Conflicts & War

Israel’s Arab minority blames soaring crime rates on institutional racism

By Pablo Duer

Acre, Israel, May 30 (EFE).- With 84 murders in just five months, the Arab minority in Israel has faced an unprecedented rise in violence due to organized crime, possession of illegal weapons, police inaction and what community members describe as institutional racism.

On the evening of Saturday, May 6, Hamada Salem left the gym without realizing that three men and 15 gunshots were waiting for him at his building’s parking lot.

The 25-year-old died three months before he was planning to move to Germany, where his father had secured him a job as a physical education teacher.

“I knew he was in danger. I wanted him to go away for a few years to start a new life there,” his father Yusuf tells Efe.

Salem’s murder was part of a dispute between two Arab criminal families from the northern Israeli city of Acre.

Incidents like this have grown more violent in recent years and 2023 has seen the highest number of killings in Israel’s 75-year history with 84 killings recorded in five months, compared to 32 during the same period last year.

More than 70% of this year’s total number of deaths were among Israel’s Arab minority, which represents 21% of the entire population and is made up of Palestinians and descendants of the Arabs who stayed within Israel after its founding in 1948.

Some 50% of the Arab-Israelis also live below the poverty line, according to official figures.

“Not only does my son’s death have a criminal background but it also responds to Israel’s policies toward Arab society that discriminate between Arabs and Jews,” Yusuf, who teaches civics and political science, warns.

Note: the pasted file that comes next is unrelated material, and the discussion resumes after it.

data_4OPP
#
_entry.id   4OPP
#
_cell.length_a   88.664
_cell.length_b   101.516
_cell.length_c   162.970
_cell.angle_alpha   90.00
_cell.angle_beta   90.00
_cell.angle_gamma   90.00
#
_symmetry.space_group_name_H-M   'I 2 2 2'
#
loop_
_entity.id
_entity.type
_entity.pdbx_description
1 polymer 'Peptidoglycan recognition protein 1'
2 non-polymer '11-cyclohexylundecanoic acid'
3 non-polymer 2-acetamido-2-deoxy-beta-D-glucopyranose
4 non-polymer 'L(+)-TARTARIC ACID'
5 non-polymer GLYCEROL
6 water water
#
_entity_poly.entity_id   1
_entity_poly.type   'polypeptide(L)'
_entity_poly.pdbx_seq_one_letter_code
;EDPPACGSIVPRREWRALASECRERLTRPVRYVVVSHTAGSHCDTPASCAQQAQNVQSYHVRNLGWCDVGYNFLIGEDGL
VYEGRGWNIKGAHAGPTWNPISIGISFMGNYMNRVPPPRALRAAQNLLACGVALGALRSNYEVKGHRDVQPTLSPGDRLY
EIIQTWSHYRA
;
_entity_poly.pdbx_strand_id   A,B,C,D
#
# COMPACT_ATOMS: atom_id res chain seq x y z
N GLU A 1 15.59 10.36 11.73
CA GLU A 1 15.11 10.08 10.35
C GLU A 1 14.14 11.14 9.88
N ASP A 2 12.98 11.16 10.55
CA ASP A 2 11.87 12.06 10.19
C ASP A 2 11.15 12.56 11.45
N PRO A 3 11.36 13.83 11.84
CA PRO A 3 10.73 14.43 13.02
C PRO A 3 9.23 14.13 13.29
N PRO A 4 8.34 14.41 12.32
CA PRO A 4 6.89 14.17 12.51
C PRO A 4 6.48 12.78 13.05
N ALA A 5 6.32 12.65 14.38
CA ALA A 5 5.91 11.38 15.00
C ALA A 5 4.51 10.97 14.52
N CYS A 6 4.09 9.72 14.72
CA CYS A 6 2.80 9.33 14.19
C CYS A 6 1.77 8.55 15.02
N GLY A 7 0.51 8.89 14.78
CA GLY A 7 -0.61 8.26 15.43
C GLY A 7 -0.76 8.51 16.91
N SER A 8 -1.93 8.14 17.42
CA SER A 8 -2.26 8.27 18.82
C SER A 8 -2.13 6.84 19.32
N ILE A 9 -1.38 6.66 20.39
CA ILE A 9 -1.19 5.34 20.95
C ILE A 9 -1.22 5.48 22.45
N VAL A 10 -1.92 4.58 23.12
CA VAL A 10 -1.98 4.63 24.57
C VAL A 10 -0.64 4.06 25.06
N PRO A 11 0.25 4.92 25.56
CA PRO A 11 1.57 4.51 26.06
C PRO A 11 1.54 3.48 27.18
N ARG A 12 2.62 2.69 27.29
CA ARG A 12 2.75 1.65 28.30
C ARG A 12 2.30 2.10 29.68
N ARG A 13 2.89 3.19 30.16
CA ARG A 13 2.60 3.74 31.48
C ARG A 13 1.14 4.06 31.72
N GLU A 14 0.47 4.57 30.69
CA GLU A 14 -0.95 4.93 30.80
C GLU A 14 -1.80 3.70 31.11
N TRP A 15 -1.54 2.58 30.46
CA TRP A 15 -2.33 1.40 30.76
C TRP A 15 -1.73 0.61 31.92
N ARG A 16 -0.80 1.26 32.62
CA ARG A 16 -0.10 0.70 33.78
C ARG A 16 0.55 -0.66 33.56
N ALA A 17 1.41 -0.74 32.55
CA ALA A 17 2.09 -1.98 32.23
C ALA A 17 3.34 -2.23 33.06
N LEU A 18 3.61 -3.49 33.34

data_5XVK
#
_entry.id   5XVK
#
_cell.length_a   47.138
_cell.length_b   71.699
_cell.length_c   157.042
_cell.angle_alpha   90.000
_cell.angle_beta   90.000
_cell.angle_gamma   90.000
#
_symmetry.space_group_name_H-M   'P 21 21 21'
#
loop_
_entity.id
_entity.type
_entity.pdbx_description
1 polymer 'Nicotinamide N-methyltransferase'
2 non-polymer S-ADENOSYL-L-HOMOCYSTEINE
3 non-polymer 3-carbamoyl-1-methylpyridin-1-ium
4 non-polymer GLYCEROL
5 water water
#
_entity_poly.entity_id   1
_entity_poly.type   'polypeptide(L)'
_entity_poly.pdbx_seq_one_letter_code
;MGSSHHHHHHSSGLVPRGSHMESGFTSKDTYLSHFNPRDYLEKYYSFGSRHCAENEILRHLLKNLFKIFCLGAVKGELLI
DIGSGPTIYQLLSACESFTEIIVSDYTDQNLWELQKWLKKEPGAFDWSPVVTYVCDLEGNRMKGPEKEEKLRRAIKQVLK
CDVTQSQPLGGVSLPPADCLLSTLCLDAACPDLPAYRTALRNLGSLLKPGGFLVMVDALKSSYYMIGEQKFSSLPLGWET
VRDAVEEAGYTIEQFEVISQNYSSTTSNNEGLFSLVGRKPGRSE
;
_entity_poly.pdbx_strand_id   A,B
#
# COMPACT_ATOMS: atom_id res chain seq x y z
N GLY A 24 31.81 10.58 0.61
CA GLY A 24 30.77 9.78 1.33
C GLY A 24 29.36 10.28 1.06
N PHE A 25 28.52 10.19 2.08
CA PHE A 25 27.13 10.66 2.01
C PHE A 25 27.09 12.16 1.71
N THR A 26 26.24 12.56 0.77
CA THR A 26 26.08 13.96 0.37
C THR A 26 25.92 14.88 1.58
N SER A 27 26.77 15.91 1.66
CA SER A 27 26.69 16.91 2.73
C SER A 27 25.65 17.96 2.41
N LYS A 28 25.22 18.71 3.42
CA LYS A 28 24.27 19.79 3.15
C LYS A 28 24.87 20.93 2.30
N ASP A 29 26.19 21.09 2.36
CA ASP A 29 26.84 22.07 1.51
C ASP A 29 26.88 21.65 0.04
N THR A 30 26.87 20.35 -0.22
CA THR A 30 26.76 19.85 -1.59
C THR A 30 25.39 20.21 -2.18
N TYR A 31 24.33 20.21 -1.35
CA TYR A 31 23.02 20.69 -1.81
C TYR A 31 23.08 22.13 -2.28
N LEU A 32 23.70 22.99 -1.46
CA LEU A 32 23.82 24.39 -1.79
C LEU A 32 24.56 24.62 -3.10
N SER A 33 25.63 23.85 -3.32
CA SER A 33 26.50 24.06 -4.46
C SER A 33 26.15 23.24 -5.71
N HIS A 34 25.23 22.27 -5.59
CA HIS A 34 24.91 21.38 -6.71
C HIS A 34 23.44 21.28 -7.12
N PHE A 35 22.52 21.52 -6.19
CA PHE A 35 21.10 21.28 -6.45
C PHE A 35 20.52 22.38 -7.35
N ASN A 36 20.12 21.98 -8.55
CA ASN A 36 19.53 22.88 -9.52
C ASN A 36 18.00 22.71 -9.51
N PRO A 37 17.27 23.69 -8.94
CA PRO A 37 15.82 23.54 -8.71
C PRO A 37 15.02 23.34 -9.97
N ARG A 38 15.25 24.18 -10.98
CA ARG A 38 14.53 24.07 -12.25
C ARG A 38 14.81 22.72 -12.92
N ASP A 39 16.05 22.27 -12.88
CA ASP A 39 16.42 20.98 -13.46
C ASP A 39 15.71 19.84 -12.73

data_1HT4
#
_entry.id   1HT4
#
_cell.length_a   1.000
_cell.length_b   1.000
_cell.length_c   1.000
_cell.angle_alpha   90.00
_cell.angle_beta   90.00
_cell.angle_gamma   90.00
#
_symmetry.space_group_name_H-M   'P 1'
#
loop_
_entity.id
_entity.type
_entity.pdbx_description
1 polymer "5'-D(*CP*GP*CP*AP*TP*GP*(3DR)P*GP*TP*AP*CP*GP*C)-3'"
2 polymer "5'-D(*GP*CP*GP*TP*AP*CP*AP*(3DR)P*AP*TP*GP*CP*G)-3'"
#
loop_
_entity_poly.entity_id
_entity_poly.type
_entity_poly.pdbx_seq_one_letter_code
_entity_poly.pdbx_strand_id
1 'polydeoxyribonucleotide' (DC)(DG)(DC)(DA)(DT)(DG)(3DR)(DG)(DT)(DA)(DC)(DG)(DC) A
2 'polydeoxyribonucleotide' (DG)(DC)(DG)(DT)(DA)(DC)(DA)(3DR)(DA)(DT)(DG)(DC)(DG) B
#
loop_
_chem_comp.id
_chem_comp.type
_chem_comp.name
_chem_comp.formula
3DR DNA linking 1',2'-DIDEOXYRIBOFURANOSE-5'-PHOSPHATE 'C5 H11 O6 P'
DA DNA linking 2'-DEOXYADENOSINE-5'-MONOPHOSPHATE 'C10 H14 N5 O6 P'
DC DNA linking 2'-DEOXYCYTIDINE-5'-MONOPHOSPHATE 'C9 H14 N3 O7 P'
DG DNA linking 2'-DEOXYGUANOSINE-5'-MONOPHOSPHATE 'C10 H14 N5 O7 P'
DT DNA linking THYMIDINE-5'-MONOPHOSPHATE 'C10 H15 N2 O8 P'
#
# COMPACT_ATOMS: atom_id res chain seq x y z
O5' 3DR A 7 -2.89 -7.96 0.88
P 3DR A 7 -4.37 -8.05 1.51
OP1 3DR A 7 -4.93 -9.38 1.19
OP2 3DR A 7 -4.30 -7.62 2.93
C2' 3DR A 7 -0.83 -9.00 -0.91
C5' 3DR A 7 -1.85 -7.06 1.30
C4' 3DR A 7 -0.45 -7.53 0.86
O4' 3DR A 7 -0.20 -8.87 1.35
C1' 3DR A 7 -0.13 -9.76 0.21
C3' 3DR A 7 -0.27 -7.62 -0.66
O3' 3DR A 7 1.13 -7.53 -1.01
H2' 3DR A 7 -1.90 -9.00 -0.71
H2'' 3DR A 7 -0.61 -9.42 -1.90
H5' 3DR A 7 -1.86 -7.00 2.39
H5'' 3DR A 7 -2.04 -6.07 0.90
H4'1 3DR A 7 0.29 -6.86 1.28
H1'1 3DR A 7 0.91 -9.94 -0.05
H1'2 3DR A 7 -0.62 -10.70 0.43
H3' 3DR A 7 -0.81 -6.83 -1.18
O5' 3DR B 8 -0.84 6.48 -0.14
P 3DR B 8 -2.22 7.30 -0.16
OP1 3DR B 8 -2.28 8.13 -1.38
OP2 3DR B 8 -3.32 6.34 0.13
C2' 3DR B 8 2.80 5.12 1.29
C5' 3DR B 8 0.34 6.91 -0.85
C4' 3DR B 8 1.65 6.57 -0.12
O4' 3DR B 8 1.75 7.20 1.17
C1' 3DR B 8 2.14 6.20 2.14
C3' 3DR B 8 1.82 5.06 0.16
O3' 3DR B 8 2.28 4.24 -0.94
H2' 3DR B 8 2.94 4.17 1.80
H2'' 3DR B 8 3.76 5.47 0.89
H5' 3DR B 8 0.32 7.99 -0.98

Yusuf denounces Israel’s lack of investment in Arab cities, in the fields of education and infrastructure but also basic services such as the construction of police stations and banks.

Several analysts warn that this could result in the proliferation of criminal groups who fight to gain control over various territories in Arab towns, triggering constant clashes between gang members.

A recurrent complaint from community members is police inaction. Of the 84 murders that have taken place so far this year, only 13 have been solved.

“The police in Israel have always been an oppressive tool towards the Arabs. They never have and never will understand that their main job should be to provide services and security to all citizens, including Arabs,” says Arab-Israeli parliamentarian Aida Touma-Suleiman.

Suha Salman Mousa, the chief of Mossawa, an NGO that advocates for more rights among Israel’s Arab minority group, points out: “I don’t think (national security minister Itamar) Ben Gvir is interested in dealing with this issue.”

The Israeli far-right minister vowed to restore law and order to all residents of Israel during his election campaign in late 2022.

Analysts also spoke of the impact of the growing possession of weapons among the Jewish population in the wake of a series of Palestinian attacks and linked this trend to the spread of illegal weapons among Arab criminal groups.

“The presence of weapons in Arab and Jewish societies is not the reason behind crimes. It is the people who use them. Weapons do not shoot by themselves, but in Arab society, they use weapons to solve any dispute no matter how silly it is,” says Alon Levavi, who served 34 years in the Israeli police until he retired in 2019.

Levavi believes the problem is not a lack of will among police officers but a lack of personnel paired with the challenges officers face when solving crimes in Arab towns.

“Witnesses are not only uncooperative but they even sometimes clean up the crime scene and delete the videos,” he adds.

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